We did get a few photos on the way out and about 2/3 of the way there there was a big enough pullout that we could turn around and Connie announced that she had had all the fun she could stand…so we got out, grabbed a few photos, and headed back.
Fireweed…same stuff as we saw up in Alaska but not the large fields of it we saw there…but then it’s earlier in the season and some of it hasn’t bloomed yet.
More interesting wildflowers…or maybe weeds for all I know…after all Ima a bear, not a horticulturist…they’re purdy anyway.
Looking northward from our turn around point towards the straits…you can almost see Canuckistan in the far distance if you try hard enough.
Here’s a few shots we took out of Big Red’s windshield on the way back to the paved road…I left them unedited with Big Red in the shot for scale…definitely not a place we really preferred to be.
My favorite…this is within about 50 yards of the parking lot on the way back…it’s just around the bend after you make the hairpin turn on the edge of the 1,500 foot ledge. There were several places on the adventure where we were on a 12 or 14 degree slope on a single lane road about 4 fee wider than Big Red is with a drop-off of that much or more…Connie was definitely not shipping over for this.
Friday…scheduled to be another pretty long day…we were headed out to Cape Flattery which is the farthest northwestern point in the lower 48…and as far as we can get from Fort Myers while remaining in the lower 48. It’s at the tip of the Olympic Peninsula on the southern side of the Strait of Juan de Fuca. It’s only about 70 miles from Elwha Dam RV Park…but it’s a 2 hour drive since we had to go out WA-112 which is a twisty curvy road right along the edge of the strait. We were right on the water side sometimes then as much as 3 or 4 miles inland as the road wound up, over, or around the various ridges we needed to traverse. The cape itself is out on the Makah Indian Reservation…so we had to pay the usual $10 Baksheesh to the Indians before we could park on their land. On the way out…we got into some fog whenever we were down near the strait but luckily by the time we got out to the cape about 1115 or so it had cleared up. On the way we passed…the Makah Marina…and that damn song popped into our heads.
After arrival…we set out on our 1.6 mile round trip hike out to the Cape…about 200 feet down and then 200 feet back up to the parking lot…we really prefer the typical waterfall hike profile better as they’re usually up on the way out and downhill back to the parking lot. It was a nice walk through the woods and the Indians had built nice log board walks over most of the tricky parts…and a lot of steps over the last bit to the observation platform over the water. There isn’t any beach here in this part of the peninsula…just about a 100 foot bluff down to a bit of barely dry at low tide and invisible at high tide rocky gravel.
Couple of shots of a a cool looking tree on the hike down to the cape.
Looking southwest along the coastline at Kessio Rocks…once again we were struck by how similar this is to the coast of Vancouver Island where the series Alone is filmed…an awful lot of the Pacific Northwest we’ve been in looks eerily similar to that location.
Juvenile Bald Eagle…we probably saw a dozen or more of these but only 2 or 3 mature ones. Two of the juveniles kept flying up and perching near an eagle nest we could see but it wasn’t close enough to get a decent photo…clearly they are this year’s eaglets that have fledged but not left the nest and their parents yet.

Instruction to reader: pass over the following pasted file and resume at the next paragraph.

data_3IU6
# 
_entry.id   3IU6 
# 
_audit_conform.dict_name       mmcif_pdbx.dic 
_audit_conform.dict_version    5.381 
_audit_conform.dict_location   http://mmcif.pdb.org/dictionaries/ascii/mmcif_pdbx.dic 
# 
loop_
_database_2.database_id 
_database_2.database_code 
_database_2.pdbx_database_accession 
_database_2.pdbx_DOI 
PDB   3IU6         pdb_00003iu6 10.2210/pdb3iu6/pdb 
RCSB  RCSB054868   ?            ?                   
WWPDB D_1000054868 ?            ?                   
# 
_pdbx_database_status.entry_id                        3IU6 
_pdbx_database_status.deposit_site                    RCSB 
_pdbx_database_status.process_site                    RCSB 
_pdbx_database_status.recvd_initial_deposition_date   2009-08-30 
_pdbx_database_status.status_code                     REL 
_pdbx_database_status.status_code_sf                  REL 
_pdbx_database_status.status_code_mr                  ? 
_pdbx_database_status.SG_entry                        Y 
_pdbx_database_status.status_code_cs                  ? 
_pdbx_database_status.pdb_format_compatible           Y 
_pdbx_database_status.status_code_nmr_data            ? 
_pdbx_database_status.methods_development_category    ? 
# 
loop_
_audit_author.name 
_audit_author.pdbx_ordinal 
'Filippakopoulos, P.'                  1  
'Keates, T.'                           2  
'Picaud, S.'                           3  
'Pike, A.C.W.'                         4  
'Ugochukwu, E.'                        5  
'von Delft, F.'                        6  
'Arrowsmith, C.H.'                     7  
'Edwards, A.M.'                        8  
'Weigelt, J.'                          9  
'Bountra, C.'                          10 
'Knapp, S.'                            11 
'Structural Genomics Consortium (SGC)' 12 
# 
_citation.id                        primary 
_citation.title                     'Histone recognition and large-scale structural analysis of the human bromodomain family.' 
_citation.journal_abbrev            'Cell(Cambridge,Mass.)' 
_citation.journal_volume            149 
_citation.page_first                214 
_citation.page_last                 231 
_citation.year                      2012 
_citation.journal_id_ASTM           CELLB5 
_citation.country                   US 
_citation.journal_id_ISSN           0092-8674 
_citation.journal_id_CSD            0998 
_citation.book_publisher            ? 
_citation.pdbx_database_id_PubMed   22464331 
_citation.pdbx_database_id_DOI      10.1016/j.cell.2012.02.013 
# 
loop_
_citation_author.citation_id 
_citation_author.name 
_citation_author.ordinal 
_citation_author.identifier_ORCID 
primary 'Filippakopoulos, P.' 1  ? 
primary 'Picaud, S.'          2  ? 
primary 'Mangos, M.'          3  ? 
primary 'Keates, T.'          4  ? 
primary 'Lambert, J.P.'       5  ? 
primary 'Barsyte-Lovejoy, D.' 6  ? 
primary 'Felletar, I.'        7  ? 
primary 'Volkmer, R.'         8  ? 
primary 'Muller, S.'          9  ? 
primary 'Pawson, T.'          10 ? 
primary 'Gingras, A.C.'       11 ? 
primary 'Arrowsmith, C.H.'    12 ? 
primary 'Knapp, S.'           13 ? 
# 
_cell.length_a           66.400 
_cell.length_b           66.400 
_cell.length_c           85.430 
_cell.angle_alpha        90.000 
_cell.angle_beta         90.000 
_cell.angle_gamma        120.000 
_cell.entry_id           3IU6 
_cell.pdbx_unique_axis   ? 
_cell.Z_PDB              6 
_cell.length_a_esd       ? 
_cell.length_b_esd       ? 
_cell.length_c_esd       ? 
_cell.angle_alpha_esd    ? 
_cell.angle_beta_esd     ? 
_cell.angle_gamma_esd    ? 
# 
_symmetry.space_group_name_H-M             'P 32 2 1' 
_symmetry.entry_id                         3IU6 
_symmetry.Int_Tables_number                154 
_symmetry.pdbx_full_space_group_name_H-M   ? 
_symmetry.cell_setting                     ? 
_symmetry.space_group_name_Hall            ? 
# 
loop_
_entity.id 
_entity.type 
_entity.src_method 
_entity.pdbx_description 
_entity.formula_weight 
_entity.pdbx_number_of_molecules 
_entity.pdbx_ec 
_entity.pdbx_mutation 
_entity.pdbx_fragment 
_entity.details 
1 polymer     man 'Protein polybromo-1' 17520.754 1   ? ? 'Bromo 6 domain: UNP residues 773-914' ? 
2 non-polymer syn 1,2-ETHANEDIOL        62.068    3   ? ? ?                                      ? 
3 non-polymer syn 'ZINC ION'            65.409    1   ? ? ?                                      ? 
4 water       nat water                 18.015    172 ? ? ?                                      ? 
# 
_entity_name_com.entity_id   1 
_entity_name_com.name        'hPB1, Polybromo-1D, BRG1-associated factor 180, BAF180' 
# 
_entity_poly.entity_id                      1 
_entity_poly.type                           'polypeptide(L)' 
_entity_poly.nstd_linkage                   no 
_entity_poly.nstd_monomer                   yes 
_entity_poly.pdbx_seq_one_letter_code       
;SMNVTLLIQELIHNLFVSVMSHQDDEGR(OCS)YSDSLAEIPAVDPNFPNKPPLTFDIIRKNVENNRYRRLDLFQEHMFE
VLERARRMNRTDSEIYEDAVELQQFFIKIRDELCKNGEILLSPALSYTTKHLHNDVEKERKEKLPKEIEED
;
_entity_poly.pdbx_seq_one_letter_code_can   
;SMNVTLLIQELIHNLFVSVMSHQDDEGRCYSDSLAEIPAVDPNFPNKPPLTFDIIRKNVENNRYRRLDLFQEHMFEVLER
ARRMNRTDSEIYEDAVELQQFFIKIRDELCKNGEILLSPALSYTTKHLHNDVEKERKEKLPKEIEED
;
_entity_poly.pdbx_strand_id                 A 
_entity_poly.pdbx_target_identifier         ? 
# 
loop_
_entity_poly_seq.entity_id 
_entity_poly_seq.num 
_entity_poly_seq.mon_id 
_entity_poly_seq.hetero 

A bunch of Murre perched on the rocks.
And closer view of the Murre.
Testing his wings…or maybe just fluffing up…or something.
Murre flying away…the only ones we saw airborne were from the rocks below us and not a very good view…but you take what you can get sometimes.
This is known as the “Hole in the Wall”.
The lighthouse on Tatoosh Island about half a mile offshore…it marks the entrance to the Strait. We didn’t notice the eagle until after we looked at the pictures later.
Rock right off the northern end of Tatoosh Island.
California Sea Lions on another rock just north of the island.
Another of the juvenile Bald Eagles.
Canuckistan across the Strait…about 15 miles away.
A couple of shots across Neah Bay on the drive back…nice rocks offshore and the coastline of BC in the background.
Ok, on to interesting stuff from the net.
ESPN takes on the Confederacy…according to http://outkickthecoverage.com and as confirmed by an official ESPN press release…after the recent flop and twitch/twitterverse meltdown/liberal outage over Confederate monuments…ESPN actually pulled a scheduled announcer from the college football telecast of William and Mary vs the University of Virginia. The stated reason for the change…ESPN was afraid that somebody would be offended by his name. The announcer…an Asian man named Robert Lee…who is not the famous general with middle initial of E (or even Antonio Banderas if you’ve seen the recent Heineken commercials)…but rather just plain old Robert Lee…an Asian man…still alive…who did not fight in the Civil War.
Quick…alert the media so the talking heads can demand that everyone with the name of Robert Lee (with or without the E)…should be forced to change their name to something else.
Incredible…is there anything more stupid but wanting to be politically correct than ESPN thinking that an Asian guy named Robert Lee calling a football game would offend anybody?
Mr. Lee’s photo…our sympathies are with Mr. Lee for working for such an idiotic, politically correct company. Obviously this was taken before he was informed of this insane decision.
Morons I tellya…morons.
Spotted this at the pit toilet at Sol Duc Falls on Wednesday.
So that’s why it’s wet.
Be a good parent…so many aren’t these days.
And now it’s clear.